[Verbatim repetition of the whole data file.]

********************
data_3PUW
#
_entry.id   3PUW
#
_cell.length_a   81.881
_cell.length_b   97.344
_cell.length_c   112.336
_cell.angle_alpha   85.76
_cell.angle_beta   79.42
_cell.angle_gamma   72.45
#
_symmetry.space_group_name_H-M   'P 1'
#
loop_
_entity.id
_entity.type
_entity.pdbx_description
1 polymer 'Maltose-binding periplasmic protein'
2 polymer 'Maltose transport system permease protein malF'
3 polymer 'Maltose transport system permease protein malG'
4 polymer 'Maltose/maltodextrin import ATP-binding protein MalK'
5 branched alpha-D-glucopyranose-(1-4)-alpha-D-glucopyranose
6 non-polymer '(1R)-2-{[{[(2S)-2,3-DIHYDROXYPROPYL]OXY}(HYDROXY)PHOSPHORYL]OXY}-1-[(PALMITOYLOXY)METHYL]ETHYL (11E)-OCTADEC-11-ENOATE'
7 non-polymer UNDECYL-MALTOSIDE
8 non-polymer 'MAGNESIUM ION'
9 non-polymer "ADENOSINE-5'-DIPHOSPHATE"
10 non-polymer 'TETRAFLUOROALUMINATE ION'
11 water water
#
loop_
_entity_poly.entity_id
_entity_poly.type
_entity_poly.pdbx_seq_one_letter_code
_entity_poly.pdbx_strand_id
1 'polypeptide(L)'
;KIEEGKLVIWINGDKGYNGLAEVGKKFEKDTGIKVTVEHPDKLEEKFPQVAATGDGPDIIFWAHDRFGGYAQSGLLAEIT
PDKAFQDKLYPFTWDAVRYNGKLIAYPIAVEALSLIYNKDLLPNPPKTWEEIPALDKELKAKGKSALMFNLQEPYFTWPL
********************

data_3PUW
#
_entry.id   3PUW
#
_cell.length_a   81.881
_cell.length_b   97.344
_cell.length_c   112.336
_cell.angle_alpha   85.76
_cell.angle_beta   79.42
_cell.angle_gamma   72.45
#
_symmetry.space_group_name_H-M   'P 1'
#
loop_
_entity.id
_entity.type
_entity.pdbx_description
1 polymer 'Maltose-binding periplasmic protein'
2 polymer 'Maltose transport system permease protein malF'
3 polymer 'Maltose transport system permease protein malG'
4 polymer 'Maltose/maltodextrin import ATP-binding protein MalK'
5 branched alpha-D-glucopyranose-(1-4)-alpha-D-glucopyranose
6 non-polymer '(1R)-2-{[{[(2S)-2,3-DIHYDROXYPROPYL]OXY}(HYDROXY)PHOSPHORYL]OXY}-1-[(PALMITOYLOXY)METHYL]ETHYL (11E)-OCTADEC-11-ENOATE'
7 non-polymer UNDECYL-MALTOSIDE
8 non-polymer 'MAGNESIUM ION'
9 non-polymer "ADENOSINE-5'-DIPHOSPHATE"
10 non-polymer 'TETRAFLUOROALUMINATE ION'
11 water water
#
loop_
_entity_poly.entity_id
_entity_poly.type
_entity_poly.pdbx_seq_one_letter_code
_entity_poly.pdbx_strand_id
1 'polypeptide(L)'
;KIEEGKLVIWINGDKGYNGLAEVGKKFEKDTGIKVTVEHPDKLEEKFPQVAATGDGPDIIFWAHDRFGGYAQSGLLAEIT
PDKAFQDKLYPFTWDAVRYNGKLIAYPIAVEALSLIYNKDLLPNPPKTWEEIPALDKELKAKGKSALMFNLQEPYFTWPL